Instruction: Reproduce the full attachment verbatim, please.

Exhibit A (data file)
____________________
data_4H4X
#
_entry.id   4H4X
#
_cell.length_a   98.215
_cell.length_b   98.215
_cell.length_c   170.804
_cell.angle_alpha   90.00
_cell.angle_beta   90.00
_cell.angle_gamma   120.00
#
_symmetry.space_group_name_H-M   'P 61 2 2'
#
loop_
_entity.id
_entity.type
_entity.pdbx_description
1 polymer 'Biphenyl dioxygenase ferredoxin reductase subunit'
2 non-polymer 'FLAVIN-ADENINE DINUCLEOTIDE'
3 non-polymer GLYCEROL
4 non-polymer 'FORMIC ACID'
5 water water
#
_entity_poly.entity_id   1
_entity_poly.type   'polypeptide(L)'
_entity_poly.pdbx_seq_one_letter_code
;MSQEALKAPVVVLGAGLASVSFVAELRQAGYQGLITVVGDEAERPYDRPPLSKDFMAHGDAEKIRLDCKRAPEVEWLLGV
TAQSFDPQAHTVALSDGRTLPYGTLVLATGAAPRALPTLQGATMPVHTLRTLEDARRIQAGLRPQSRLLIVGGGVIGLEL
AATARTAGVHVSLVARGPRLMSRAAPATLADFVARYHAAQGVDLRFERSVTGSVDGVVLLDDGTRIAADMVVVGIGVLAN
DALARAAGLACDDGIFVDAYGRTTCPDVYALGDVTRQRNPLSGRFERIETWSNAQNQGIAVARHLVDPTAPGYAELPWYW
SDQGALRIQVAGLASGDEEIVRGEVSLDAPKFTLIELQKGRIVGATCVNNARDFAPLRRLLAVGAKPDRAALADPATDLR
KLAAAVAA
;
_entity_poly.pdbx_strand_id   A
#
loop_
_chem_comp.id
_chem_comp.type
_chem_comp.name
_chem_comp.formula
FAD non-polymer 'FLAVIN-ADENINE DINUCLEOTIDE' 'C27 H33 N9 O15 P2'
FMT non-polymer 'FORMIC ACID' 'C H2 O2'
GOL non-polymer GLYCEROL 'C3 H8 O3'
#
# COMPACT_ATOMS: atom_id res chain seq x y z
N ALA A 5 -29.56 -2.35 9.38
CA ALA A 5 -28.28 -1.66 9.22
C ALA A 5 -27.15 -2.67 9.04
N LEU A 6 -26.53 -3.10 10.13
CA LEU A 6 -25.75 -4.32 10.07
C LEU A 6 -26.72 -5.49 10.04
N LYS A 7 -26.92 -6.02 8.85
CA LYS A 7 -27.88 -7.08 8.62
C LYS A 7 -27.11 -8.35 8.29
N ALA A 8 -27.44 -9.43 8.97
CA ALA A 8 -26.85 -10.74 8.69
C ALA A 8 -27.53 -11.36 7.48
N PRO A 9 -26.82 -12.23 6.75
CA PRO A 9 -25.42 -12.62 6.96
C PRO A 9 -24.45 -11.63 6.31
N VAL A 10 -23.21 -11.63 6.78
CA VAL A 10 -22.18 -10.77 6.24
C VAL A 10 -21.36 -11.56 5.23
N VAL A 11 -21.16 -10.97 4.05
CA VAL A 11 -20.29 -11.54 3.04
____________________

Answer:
data_4H4X
#
_entry.id   4H4X
#
_cell.length_a   98.215
_cell.length_b   98.215
_cell.length_c   170.804
_cell.angle_alpha   90.00
_cell.angle_beta   90.00
_cell.angle_gamma   120.00
#
_symmetry.space_group_name_H-M   'P 61 2 2'
#
loop_
_entity.id
_entity.type
_entity.pdbx_description
1 polymer 'Biphenyl dioxygenase ferredoxin reductase subunit'
2 non-polymer 'FLAVIN-ADENINE DINUCLEOTIDE'
3 non-polymer GLYCEROL
4 non-polymer 'FORMIC ACID'
5 water water
#
_entity_poly.entity_id   1
_entity_poly.type   'polypeptide(L)'
_entity_poly.pdbx_seq_one_letter_code
;MSQEALKAPVVVLGAGLASVSFVAELRQAGYQGLITVVGDEAERPYDRPPLSKDFMAHGDAEKIRLDCKRAPEVEWLLGV
TAQSFDPQAHTVALSDGRTLPYGTLVLATGAAPRALPTLQGATMPVHTLRTLEDARRIQAGLRPQSRLLIVGGGVIGLEL
AATARTAGVHVSLVARGPRLMSRAAPATLADFVARYHAAQGVDLRFERSVTGSVDGVVLLDDGTRIAADMVVVGIGVLAN
DALARAAGLACDDGIFVDAYGRTTCPDVYALGDVTRQRNPLSGRFERIETWSNAQNQGIAVARHLVDPTAPGYAELPWYW
SDQGALRIQVAGLASGDEEIVRGEVSLDAPKFTLIELQKGRIVGATCVNNARDFAPLRRLLAVGAKPDRAALADPATDLR
KLAAAVAA
;
_entity_poly.pdbx_strand_id   A
#
loop_
_chem_comp.id
_chem_comp.type
_chem_comp.name
_chem_comp.formula
FAD non-polymer 'FLAVIN-ADENINE DINUCLEOTIDE' 'C27 H33 N9 O15 P2'
FMT non-polymer 'FORMIC ACID' 'C H2 O2'
GOL non-polymer GLYCEROL 'C3 H8 O3'
#
# COMPACT_ATOMS: atom_id res chain seq x y z
N ALA A 5 -29.56 -2.35 9.38
CA ALA A 5 -28.28 -1.66 9.22
C ALA A 5 -27.15 -2.67 9.04
N LEU A 6 -26.53 -3.10 10.13
CA LEU A 6 -25.75 -4.32 10.07
C LEU A 6 -26.72 -5.49 10.04
N LYS A 7 -26.92 -6.02 8.85
CA LYS A 7 -27.88 -7.08 8.62
C LYS A 7 -27.11 -8.35 8.29
N ALA A 8 -27.44 -9.43 8.97
CA ALA A 8 -26.85 -10.74 8.69
C ALA A 8 -27.53 -11.36 7.48
N PRO A 9 -26.82 -12.23 6.75
CA PRO A 9 -25.42 -12.62 6.96
C PRO A 9 -24.45 -11.63 6.31
N VAL A 10 -23.21 -11.63 6.78
CA VAL A 10 -22.18 -10.77 6.24
C VAL A 10 -21.36 -11.56 5.23
N VAL A 11 -21.16 -10.97 4.05
CA VAL A 11 -20.29 -11.54 3.04